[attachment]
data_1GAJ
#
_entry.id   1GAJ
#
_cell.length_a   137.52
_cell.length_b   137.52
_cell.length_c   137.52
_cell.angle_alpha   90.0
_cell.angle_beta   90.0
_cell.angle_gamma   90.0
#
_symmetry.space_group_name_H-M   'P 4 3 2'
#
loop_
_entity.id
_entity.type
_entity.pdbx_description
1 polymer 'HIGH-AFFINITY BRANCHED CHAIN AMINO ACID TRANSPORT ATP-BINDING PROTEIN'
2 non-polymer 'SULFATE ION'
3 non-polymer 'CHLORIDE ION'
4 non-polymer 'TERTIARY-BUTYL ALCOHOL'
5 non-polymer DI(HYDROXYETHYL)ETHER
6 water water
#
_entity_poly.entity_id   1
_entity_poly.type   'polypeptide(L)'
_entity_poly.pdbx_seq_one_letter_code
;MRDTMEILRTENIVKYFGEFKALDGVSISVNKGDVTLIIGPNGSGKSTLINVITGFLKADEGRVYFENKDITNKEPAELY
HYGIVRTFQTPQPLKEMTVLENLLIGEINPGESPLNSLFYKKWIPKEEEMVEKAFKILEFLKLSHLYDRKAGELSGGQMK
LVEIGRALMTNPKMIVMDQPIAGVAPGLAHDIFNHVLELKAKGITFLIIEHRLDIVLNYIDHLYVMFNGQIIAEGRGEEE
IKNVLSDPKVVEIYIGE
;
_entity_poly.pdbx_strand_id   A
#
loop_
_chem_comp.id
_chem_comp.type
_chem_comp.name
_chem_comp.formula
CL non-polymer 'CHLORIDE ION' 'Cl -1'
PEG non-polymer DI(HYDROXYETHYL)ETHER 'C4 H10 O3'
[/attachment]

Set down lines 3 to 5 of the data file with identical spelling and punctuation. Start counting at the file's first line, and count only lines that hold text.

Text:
_entry.id   1GAJ
#
_cell.length_a   137.52